High insurance

Apart from the higher purchase price, the insurance of electric vehicles is also comparatively expensive at around 40%. “Because the value of the car is higher, the landing cost of insurance for the customer is higher in the case of electric vehicles,” Das said.

He added that the depreciation on electric cars is currently in the same range as petrol/diesel cars, although the value of the battery is depreciating faster than the value of the engine. “In five years, the value of batteries in the market loses almost 70%, but the value of motors falls in the region of 50%. Thus, the petrol or diesel vehicle is valued higher than a battery-powered vehicle.”

The premium of EV insurance increases only because of the vehicle’s higher IDV (Insured’s Declared Value) and not because it provides an additional benefit.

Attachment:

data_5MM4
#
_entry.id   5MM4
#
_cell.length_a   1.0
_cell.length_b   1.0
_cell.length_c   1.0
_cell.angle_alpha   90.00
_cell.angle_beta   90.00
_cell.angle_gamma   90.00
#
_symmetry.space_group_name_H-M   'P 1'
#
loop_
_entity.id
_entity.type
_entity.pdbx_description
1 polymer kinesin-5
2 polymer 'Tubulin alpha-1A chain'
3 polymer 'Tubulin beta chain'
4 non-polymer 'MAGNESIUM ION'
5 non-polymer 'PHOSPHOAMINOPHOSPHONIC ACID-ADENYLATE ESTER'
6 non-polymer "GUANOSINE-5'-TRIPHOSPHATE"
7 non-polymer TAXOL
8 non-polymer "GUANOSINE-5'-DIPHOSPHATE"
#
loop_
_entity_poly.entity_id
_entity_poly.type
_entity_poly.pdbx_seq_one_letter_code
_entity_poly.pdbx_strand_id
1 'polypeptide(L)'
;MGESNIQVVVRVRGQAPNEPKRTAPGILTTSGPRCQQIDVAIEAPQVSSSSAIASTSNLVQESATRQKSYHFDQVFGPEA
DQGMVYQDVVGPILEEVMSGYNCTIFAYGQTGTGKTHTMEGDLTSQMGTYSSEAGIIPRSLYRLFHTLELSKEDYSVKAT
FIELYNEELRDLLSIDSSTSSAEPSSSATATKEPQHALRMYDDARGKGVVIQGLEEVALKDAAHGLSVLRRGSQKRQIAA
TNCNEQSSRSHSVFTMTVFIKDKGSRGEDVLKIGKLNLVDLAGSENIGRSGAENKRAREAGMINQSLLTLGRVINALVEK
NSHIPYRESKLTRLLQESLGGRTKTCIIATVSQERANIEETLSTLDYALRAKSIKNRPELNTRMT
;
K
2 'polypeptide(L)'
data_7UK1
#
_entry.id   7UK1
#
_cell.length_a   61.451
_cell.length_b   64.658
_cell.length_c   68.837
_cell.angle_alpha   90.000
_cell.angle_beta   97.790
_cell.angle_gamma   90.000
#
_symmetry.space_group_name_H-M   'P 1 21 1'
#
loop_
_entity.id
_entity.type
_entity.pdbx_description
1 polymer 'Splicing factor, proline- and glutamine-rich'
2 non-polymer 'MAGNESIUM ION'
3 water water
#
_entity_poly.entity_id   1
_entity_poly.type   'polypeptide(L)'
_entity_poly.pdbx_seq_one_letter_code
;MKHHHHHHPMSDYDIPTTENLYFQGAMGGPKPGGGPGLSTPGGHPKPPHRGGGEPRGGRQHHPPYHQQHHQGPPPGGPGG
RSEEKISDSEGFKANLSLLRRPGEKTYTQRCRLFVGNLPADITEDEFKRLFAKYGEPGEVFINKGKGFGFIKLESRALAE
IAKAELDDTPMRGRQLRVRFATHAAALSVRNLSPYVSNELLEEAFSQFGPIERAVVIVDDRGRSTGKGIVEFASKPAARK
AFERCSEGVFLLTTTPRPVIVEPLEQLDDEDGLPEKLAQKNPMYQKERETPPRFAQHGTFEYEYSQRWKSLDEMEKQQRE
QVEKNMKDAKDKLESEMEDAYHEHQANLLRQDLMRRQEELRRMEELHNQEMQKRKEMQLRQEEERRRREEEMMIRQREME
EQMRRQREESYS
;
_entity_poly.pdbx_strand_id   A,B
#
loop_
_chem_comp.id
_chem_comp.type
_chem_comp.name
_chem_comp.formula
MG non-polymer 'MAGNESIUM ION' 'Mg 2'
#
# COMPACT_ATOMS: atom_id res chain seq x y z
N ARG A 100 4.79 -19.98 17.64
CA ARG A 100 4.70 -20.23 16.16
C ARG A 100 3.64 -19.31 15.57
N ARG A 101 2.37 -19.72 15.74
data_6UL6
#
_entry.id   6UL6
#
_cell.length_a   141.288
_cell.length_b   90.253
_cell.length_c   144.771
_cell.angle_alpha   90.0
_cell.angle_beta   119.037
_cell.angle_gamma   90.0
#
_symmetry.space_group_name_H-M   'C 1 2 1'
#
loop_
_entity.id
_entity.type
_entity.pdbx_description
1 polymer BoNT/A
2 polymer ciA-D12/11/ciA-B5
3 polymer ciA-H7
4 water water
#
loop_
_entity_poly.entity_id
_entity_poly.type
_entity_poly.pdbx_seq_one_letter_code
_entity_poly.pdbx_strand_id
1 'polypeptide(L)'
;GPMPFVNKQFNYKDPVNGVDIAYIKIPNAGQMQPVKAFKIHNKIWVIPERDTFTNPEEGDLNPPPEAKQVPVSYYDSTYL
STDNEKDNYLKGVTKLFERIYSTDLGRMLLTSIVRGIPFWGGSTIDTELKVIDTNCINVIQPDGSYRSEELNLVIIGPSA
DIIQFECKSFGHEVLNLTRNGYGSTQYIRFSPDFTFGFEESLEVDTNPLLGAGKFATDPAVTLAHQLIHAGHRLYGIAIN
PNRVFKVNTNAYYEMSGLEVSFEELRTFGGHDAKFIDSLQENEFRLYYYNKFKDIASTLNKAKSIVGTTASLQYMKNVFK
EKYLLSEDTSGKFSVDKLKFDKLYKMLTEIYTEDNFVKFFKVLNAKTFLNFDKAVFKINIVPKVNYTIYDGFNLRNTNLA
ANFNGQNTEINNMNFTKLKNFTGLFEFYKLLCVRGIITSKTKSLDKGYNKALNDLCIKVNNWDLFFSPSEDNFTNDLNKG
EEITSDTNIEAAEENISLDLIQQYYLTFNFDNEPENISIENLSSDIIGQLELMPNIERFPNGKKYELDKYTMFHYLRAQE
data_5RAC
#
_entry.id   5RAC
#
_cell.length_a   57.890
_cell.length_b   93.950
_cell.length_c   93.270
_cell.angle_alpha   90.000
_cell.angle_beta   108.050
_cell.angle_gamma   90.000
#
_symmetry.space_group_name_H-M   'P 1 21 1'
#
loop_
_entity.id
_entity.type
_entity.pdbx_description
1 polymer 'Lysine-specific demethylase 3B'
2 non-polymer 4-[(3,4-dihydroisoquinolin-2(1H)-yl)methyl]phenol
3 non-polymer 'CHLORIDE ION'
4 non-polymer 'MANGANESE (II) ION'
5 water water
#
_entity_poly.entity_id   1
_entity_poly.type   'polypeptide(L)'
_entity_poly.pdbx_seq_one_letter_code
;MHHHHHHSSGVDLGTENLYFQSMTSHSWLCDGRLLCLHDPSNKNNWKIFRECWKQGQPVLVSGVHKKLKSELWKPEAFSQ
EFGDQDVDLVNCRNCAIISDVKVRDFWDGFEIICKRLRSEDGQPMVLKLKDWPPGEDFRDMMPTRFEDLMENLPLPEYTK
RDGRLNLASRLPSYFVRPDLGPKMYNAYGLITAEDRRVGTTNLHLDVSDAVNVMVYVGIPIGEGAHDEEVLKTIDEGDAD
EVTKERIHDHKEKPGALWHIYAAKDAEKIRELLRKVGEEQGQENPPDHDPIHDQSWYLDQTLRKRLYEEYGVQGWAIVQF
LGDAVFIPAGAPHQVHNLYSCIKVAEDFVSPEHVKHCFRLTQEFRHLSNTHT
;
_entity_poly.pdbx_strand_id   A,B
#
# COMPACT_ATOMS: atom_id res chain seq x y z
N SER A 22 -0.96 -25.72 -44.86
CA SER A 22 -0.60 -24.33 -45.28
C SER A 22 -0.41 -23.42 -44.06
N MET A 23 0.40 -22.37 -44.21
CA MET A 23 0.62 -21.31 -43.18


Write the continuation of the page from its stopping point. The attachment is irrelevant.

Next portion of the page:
EV insurance, like any automobile policy, covers the vehicle against accidental damage, fire, natural disasters, riots and theft of the insured vehicle. “Any type of EV battery loss due to accident and acts of God are covered by insurance policies, while electrical and mechanical failures are not,” said Indraneel Chatterjee, co-founder of RenewBuy.

charge and range

EVs can easily be charged using a 15 amp outlet, which is used in homes for air conditioning and water heaters. Most car companies will install a 15 amp charging station at the owner’s home for free. However, the loading time is longer in this case. It takes about 9-10 hours for 10-90% charge. A car that has a range (the distance traveled by a fully charged electric vehicle) of 210-20 km and is driven an average of 45 km per day will need to be charged twice a week if a 15 amp socket is used.